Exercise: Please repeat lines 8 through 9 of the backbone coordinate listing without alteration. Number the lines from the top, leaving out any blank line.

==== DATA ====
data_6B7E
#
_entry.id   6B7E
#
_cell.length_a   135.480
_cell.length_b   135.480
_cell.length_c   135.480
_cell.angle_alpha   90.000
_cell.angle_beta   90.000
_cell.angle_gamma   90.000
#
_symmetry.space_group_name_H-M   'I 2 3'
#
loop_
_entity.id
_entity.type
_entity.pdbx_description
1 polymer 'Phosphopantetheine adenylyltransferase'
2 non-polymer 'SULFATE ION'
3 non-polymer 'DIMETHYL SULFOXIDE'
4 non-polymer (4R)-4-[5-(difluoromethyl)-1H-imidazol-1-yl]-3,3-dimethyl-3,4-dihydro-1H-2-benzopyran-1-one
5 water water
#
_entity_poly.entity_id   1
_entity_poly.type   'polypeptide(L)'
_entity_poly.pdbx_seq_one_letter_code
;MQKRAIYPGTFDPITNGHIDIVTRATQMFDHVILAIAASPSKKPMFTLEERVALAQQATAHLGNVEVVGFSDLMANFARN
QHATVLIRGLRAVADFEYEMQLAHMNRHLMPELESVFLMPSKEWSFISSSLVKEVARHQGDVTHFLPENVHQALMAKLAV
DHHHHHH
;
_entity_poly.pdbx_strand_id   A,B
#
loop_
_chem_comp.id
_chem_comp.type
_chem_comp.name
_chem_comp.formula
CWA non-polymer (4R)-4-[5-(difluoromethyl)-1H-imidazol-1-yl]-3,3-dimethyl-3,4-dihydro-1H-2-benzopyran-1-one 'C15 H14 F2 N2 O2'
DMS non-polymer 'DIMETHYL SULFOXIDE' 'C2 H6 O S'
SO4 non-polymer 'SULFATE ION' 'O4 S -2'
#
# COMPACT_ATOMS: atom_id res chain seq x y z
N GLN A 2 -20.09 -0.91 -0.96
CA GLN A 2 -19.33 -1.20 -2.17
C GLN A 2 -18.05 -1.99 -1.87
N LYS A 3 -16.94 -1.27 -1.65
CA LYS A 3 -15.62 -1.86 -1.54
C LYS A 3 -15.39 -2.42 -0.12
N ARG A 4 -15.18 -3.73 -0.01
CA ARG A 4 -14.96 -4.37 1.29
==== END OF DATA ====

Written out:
_cell.angle_alpha   90.000
_cell.angle_beta   90.000